Sunday Morning: Seeing the Silver Lining

It’s cold outside. Damn cold.  I just headed out to perform the morning Happy Chicken chores before coming in to sit down and write this post.  It hurt to breathe.  The air hurts.

Bruce, vineyard manager, demonstrating how to prune grape vines at Wollersheim Winery in Prairie du Sac, WI.

Bruce, vineyard manager, demonstrating how to prune grape vines at Wollersheim Winery in Prairie du Sac, WI.

The wind, too.  Mr. Muse and I headed over to Wollersheim Winery yesterday for their Open House to attend their grape pruning class and watch the demo.  We weren’t long out in the vineyard to watch the actual vine pruning, but we were both shivering despite our layers.  As we hurried back to the building, I relayed to Mr. Muse my seeing a status on FaceBook a friend had posted:  “Why do I continue to live in a state where the air hurts my face?”

Why, indeed?  Islands Magazine ran a story in their February 2014 issue by Jad Davenport entitled, “Japan’s Super Natural Winter”, about Japan’s Yukiguni, or Snow Country.  This area is an hour northwest of Toyko and is considered the snowiest place on Earth.  One hundred feet of snow is not unheard of and homes have entry doors on the upper stories – just in case!

Here in Wisconsin, we don’t have one hundred feet of snow.  What we do have, at least in my yard, has compressed into something the Inuit might use for making blocks for their igloos.  I can tromp across the snow, that is nearly knee-high on those few occasions I actually break through a soft spot, unimpeded as I fill my feeders for the songbirds and squirrels.

So, where does the silver lining come in?  Perspective.  It’s all in how you look at this winter that seems to be never-ending.  Here in the Dairy State, the last few years we’ve been rife with ticks, this winter we’ve had dozens upon dozens of days of below zero temperatures which we can hope have killed off many a tick.  The Midwest also has a lot of deer that carry CWD, or Chronic Wasting Disease, which with luck – many of these animals will have perished this winter, thus helping stem the spread of this disease.  Mr. Muse even expressed his hope that many of the mosquito eggs that would survive a normal winter will have frozen to the point of being unhatchable so perhaps 2014 will be fairly mosquito-free.

Cocoa at Little Village Cafe in Baraboo, WI

Cocoa at Little Village Cafe in Baraboo, WI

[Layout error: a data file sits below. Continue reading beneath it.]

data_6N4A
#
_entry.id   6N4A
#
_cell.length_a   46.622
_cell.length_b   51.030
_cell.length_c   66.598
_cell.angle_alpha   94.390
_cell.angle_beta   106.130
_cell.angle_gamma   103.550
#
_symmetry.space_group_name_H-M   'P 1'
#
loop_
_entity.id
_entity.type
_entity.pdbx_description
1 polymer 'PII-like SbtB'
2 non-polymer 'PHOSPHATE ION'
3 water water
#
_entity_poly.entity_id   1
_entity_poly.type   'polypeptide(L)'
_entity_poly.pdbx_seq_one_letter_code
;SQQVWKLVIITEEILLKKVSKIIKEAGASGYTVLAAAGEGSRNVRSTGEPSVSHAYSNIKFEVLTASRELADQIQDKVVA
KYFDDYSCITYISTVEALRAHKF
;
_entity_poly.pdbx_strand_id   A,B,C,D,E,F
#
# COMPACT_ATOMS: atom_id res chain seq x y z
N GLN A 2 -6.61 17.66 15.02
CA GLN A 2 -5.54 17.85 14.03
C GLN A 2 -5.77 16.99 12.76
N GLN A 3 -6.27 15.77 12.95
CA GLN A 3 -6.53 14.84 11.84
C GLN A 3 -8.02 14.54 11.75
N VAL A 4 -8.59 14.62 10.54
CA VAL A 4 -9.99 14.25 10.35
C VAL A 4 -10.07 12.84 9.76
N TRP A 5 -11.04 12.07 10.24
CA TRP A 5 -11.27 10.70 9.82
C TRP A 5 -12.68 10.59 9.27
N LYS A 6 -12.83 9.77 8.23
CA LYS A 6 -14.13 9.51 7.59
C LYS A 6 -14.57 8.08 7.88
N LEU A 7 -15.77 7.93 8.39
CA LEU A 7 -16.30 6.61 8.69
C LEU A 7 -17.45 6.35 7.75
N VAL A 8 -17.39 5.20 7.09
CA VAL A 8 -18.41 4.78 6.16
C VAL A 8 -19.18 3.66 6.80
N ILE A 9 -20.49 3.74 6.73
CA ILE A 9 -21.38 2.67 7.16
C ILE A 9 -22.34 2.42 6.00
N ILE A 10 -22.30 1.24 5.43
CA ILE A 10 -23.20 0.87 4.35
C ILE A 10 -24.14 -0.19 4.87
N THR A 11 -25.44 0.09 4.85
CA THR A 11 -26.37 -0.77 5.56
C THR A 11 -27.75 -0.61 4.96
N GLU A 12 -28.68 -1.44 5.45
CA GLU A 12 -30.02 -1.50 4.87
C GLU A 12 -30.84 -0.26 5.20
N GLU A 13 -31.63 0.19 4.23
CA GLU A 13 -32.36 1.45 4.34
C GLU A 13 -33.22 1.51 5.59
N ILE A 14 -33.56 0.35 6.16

Then there are the things that we do inside to distract ourselves from the cold and snow.  Seed catalogs are arriving in increasing numbers every week, giving us reason to page through each one slowly, reading descriptions and oohing and ahhing over every plant that catches our eyes.  We’ve watched a lot of movies, played more Cribbage, gone through a lot of hot cocoa and even took two weeks to vacation in the Caribbean – escaping the cold for a brief time.

Soon enough it’ll be Spring and though it doesn’t feel like it today when the temperatures hover around 0 degrees Fahrenheit despite the sun shining and the wind chills make it feel like it’s -20, Spring has a way of showing up right on time.  Her time.  And that’s the silver lining.

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About The Amusing Muse

Deep thinker whose mind operates at warped speed. Philosopher pondering the big (and little) things in life. Storyteller. Office Ninja. Model. Teller of bad jokes. User of big words.
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6 Responses to Sunday Morning: Seeing the Silver Lining

  1. William says:

    When I was younger I actually hated Winter. Now that I’m middle aged I enjoy each season and anticipate the changes. At one time I only wanted to live where it was warm, today – not so much? Having lived for many years where it was always warm and sunny I realized with work and responsibilities I still only had a small window of opportunity to enjoy it. Family also makes for putting up with the winter just a little bit easier.

    • When I was younger, I loved winter. Sometimes I still do, even though it was cold and blustery yesterday as Mr. Muse and I left the cafe for lunch, it was still magical with everything covered in a blanket of snow downtown in Baraboo. So, I do appreciate it, usually from the inside of a warm and cozy building. And yes, family and friends help to make it go just a little bit faster.

  2. John says:

    Wonderful perspective.

    But damn, I’m tired of the cold. I know it can be worse. And I know it will get better. It just seems that every time it looks like we’re about to be “in the clear,” and the snow is going to melt and the temperatures will allow me to take out the trash wearing only my boxers, things turn for the worse, quickly, and I find myself shoveling snow on an icy sidewalk.

    Again, I’m done with the cold. For now. Ask me again when I find that it’s too hot outside.

    • Why thank you, Sir! I was initially going to tease you about taking your trash out in your boxers, but I’ve been guilty of darting to the woodshop/barn in nothing but my birthday suit in the past (my feet are washable) – although I haven’t sprinted out there in that state for more than half a year.

      I can’t complain too much about heat – growing up in a house sans air conditioning has made me very grateful to have a home that does have it now.

  3. Aging Cowgirl says:

    Glad to see you still maintain your optimistic outlook regarding the upcoming arrival of spring – it will be spring, it will be spring – brrrr – it will be spring!

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